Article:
One thing that I’ve noticed during my time living in East Hants is an art form that doesn’t get a whole lot of attention—save for the annoyance it sometimes causes its residents. It’s something I’ve always had eye for. Graffiti. Some call it vandalism, some call it art. In its awesomeness, I call it both.
During the summer I would take my routine walks over the train tracks in Enfield. The section of the tracks that headed into the trees for a brief few minutes of branch barriered silence eventually reached bridge over the rushing Nine Mile River, and beneath the highway. The bridge is a sight. But only because the pail institutional steel green has been slathered, sprayed, and saturated with colour and paint, on and around, underneath and through. I think this is part of what makes it one of my favorite places.
Yes, I know I’m not supposed to walk ON train tracks. But the few risks I do choose to take in my life are usually more calculated: move to a place where I know no one; going back to school in my late twenties; quit a well paying job and take off to India before even being accepted into said school program; walk over train tracks. I pick my perils.
To some, the idea of graffiti as an art form is debatable—especially the simple scrawls, the pieces which took little effort, if only for angst ridden teens or young adults to leave their mark. Some pieces, I can tell from my own experience with a spray can in my younger years, have taken more than one hour. Splashes of colour, time and effort make them more acceptable as an artistic expression than a simple tag. Still, all artists remain anonymous. Both have a statement to make, reactionary, well thought out, or otherwise. Maybe one is not necessarily more pertinent than another’s.
That’s kind of how I feel about my time here. Some people know me well. They take the time to read my stories. I am grateful, and lucky to have had such positive feedback and personal connection with those who have helped me learn and grow here. I’m sure that for every one person who has provided positive comments, there are probably more who had negative ones they kept to themselves—kind of like those who aren’t fans of graffiti, but are more apt to shake their fists in annoyance than to complain.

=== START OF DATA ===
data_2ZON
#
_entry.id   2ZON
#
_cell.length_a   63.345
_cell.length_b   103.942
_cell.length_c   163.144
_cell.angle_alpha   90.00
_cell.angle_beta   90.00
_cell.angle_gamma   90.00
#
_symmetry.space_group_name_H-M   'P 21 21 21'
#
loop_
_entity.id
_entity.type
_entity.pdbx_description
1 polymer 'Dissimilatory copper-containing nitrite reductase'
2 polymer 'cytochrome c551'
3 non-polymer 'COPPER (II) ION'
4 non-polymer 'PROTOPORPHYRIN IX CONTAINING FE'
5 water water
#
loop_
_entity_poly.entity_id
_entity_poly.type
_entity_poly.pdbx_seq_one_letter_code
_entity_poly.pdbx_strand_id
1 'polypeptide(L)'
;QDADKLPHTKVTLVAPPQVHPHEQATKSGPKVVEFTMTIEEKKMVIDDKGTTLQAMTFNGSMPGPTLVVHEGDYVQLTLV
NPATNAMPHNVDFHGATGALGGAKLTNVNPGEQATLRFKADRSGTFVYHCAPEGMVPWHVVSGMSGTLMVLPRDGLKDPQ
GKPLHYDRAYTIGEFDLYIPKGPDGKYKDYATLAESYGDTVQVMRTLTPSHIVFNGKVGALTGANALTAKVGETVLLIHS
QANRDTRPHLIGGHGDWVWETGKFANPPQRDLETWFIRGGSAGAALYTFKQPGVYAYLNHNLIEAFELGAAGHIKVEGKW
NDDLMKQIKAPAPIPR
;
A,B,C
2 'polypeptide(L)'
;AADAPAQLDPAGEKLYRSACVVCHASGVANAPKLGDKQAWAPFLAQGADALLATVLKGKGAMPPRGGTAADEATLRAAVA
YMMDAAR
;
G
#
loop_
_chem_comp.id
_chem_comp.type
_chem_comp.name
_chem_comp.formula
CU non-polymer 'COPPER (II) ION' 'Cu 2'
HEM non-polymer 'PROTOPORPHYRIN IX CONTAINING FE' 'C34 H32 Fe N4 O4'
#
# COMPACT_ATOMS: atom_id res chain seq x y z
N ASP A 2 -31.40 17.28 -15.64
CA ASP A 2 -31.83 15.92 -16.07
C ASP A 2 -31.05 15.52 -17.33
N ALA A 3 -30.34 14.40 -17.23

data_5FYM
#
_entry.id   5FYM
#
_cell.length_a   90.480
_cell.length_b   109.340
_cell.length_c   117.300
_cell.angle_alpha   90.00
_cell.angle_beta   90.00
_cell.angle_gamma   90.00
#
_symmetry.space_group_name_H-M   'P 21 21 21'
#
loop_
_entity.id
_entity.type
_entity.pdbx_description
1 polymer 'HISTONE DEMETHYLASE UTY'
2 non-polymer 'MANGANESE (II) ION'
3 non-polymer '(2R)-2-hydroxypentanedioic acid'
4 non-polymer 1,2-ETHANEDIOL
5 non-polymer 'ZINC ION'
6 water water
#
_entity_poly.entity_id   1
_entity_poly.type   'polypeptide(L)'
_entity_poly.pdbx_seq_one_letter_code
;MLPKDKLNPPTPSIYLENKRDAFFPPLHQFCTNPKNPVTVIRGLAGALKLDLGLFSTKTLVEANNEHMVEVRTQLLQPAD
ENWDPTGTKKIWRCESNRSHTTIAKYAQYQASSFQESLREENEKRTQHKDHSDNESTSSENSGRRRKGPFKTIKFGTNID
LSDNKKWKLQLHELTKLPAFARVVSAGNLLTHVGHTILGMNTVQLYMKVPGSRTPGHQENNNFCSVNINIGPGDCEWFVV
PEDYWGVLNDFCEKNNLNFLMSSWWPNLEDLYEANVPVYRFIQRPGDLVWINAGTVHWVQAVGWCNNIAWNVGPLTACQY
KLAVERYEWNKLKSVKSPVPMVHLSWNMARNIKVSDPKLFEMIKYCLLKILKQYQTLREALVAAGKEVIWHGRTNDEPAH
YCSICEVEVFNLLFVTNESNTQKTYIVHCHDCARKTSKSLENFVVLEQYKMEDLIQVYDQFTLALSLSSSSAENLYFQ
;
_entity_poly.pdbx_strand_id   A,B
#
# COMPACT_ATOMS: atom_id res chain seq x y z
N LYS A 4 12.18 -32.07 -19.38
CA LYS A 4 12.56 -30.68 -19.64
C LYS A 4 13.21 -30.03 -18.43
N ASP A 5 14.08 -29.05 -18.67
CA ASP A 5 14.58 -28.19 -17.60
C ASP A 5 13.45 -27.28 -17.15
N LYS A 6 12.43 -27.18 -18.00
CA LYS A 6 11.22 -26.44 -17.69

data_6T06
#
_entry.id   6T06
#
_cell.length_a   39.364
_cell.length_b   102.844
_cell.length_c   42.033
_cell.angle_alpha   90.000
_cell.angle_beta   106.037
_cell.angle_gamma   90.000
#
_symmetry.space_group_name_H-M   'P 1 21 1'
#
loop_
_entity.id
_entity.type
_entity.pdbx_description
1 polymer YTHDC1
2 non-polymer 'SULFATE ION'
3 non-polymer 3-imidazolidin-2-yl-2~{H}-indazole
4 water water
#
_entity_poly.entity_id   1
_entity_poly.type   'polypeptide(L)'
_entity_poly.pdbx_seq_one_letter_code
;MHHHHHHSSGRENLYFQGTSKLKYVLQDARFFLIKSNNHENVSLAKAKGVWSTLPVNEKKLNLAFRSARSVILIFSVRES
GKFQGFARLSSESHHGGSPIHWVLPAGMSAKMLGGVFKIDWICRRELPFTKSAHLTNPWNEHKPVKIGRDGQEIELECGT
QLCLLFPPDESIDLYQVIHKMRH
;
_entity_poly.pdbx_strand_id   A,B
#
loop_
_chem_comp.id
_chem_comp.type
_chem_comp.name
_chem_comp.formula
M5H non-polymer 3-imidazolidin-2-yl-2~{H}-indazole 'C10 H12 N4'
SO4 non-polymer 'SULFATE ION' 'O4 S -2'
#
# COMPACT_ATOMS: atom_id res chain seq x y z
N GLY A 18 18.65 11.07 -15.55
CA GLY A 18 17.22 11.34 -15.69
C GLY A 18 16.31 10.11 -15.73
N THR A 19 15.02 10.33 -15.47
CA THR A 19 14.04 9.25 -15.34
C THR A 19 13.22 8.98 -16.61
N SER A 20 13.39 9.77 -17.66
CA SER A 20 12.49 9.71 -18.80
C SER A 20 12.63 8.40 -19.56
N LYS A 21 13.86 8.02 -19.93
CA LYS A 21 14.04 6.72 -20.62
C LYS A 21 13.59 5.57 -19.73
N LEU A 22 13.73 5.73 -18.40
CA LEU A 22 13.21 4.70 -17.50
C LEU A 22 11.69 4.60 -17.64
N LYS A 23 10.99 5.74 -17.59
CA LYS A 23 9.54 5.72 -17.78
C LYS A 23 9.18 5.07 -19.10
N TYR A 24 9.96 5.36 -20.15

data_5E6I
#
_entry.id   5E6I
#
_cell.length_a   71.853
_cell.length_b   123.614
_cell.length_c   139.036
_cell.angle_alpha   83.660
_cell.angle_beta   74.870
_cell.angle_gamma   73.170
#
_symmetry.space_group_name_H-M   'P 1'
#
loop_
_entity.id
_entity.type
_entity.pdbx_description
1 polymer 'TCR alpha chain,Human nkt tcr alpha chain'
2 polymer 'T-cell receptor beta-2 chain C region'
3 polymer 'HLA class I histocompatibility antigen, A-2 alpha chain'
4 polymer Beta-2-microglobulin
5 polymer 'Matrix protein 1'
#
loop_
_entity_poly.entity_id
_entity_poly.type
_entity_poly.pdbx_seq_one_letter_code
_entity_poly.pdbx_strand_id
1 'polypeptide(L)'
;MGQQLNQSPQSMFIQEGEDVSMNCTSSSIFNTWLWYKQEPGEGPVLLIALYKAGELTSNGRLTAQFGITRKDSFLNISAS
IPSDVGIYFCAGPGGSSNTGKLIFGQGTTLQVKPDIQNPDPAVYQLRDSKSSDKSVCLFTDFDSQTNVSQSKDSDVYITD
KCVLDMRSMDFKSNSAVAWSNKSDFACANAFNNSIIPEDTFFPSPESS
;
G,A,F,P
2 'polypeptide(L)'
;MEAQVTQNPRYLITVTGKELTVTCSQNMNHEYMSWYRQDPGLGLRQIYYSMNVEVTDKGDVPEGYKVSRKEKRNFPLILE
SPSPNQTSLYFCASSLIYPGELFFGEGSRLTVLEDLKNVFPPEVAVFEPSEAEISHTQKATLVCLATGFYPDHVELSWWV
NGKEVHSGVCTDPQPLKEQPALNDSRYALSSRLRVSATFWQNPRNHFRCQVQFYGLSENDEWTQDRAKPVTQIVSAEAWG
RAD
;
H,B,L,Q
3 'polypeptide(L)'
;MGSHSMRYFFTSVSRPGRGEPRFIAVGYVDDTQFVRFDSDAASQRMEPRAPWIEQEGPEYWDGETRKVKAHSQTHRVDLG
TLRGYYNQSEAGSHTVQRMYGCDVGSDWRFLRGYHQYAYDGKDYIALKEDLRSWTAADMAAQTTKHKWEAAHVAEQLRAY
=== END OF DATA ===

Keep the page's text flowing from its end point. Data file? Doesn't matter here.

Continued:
Some people in the community I come across don’t even know I’ve existed for the past year and a half. “Did you just start here?” They ask. I get that a lot.
But then there are times I take my trip down the railroad tracks, to the underbelly of the bridge where I’m sure many a ‘deplorable to society’ activity has taken place, and I’ll see a piece of graffiti that has the obviously weather worn, wind beaten marks of time, and I could swear that I’ve never seen it before. It has gone unnoticed maybe due to lack of interest, maybe because I was wrapped up in something else.
If it’s not apparent by the nostalgic tone or the un-careful usage of past and future tense, maybe I should spell it out. I’m leaving the Weekly Press and want to say goodbye and thanks to the people who have shared their stories with me. It may be corny, and maybe I’d portray more of the edgy graffiti writer persona of my younger years if I simply took off having left my mark without a more obvious departure. It hasn’t all been lollypops and sunshine. There have definitely been hard times, too.
But I’m growing on gratitude, kind of like a wildflower grows on a train track.